Maine Quitclaim Deed With Covenant Form
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What Is a Maine Quitclaim Deed With Covenant Form?
A Maine quitclaim deed with covenant is a type of deed used to transfer real estate in the state of Maine. A quitclaim deed with covenant provides a limited guarantee of title, with the grantor only warranting against claims and encumbrances that arose during their ownership of the property. It does not provide any guarantee against defects in title that may have existed before the grantor took ownership. In this way, a quitclaim deed with covenant offers less protection to the buyer compared to a Maine warranty deed, which warrants against all claims and defects in title throughout the entire history of the property.
Maine quitclaim deeds with covenant are the equivalent of what many other states call special warranty deeds. Maine law provides a statutory form for a quitclaim deed with covenant.1
What Is Warranty of Title?
A warranty of title is a legal guarantee provided by the grantor (or seller) to the grantee (or buyer) in a real estate transaction. The warranty assures the buyer that the grantor holds clear title to the property, has the legal authority to transfer ownership, and that the property is free from any liens, encumbrances, or other defects in the title that would hinder the buyer’s rights.
There are different types of warranties of title, depending on the level of protection offered to the buyer. In a Maine warranty deed, the grantor provides a full warranty of title, ensuring the buyer that the title is clear and free from defects not only during the grantor’s ownership but also throughout the entire history of the property. This warranty covers any claims, liens, or encumbrances affecting the property and provides the buyer with the right to seek legal recourse against the grantor if any issues are discovered.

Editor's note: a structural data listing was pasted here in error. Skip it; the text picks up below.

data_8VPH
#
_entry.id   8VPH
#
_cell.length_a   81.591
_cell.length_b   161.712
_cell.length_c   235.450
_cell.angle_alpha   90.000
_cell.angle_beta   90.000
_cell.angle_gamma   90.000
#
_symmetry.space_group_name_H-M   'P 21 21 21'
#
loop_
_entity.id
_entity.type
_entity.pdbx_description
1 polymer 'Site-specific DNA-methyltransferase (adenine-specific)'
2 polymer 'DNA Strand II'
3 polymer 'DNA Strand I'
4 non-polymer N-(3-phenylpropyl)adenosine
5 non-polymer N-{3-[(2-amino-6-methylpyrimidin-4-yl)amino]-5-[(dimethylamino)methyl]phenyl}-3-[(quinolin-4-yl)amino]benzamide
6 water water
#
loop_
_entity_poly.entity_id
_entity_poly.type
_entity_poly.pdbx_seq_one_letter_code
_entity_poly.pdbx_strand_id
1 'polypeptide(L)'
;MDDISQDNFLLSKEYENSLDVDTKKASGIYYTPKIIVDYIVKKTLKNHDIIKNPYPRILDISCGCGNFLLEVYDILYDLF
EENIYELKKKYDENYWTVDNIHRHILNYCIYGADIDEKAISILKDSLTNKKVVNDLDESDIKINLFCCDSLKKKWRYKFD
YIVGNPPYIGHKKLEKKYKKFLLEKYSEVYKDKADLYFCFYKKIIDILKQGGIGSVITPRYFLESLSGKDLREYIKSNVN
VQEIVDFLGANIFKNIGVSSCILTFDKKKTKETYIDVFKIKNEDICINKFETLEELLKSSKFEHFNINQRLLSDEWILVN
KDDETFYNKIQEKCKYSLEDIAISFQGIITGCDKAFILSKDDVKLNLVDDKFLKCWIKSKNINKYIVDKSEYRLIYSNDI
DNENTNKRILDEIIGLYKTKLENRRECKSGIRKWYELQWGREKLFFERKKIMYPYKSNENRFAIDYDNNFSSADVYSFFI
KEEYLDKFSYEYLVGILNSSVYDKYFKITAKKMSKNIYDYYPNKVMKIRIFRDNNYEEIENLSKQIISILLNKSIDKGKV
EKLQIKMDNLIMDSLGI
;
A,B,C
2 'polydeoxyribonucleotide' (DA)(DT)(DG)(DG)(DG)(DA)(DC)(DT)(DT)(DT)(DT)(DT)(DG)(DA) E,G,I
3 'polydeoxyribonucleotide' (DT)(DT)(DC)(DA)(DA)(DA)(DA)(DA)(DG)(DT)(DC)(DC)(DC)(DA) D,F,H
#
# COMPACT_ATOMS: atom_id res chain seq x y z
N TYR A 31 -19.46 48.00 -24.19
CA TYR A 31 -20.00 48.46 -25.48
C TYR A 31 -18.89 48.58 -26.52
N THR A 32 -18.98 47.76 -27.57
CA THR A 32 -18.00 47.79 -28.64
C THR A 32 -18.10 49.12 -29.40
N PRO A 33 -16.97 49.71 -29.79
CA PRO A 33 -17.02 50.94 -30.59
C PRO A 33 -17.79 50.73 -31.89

In a Maine quitclaim deed with covenant, the warranty of title is limited. The grantor only warrants against claims and encumbrances that arose during their ownership of the property. They do not provide any guarantee against defects in title that may have existed before they took ownership. This offers the buyer a lesser degree of protection compared to a warranty deed.
Other Names for a Maine Quitclaim Deed with Covenant Form
Using the term quitclaim deed with covenant to describe a deed that transfers property with a limited warranty of title is unique to Maine and a few other states. More common names for this type of deed are a special warranty deed, a limited warranty deed, a grant deed (in California, for example), or a covenant deed (in Michigan).
How Do Maine Quitclaim Deed with Covenant Forms Relate to Other Forms of Deeds?
In Maine, there are several types of deeds used to transfer real estate, each with different levels of warranties and protection for the buyer. The Maine quitclaim deed with covenant offers limited protection. Maine warranty deeds more protection, and Maine quitclaim deeds without covenant provide less protection.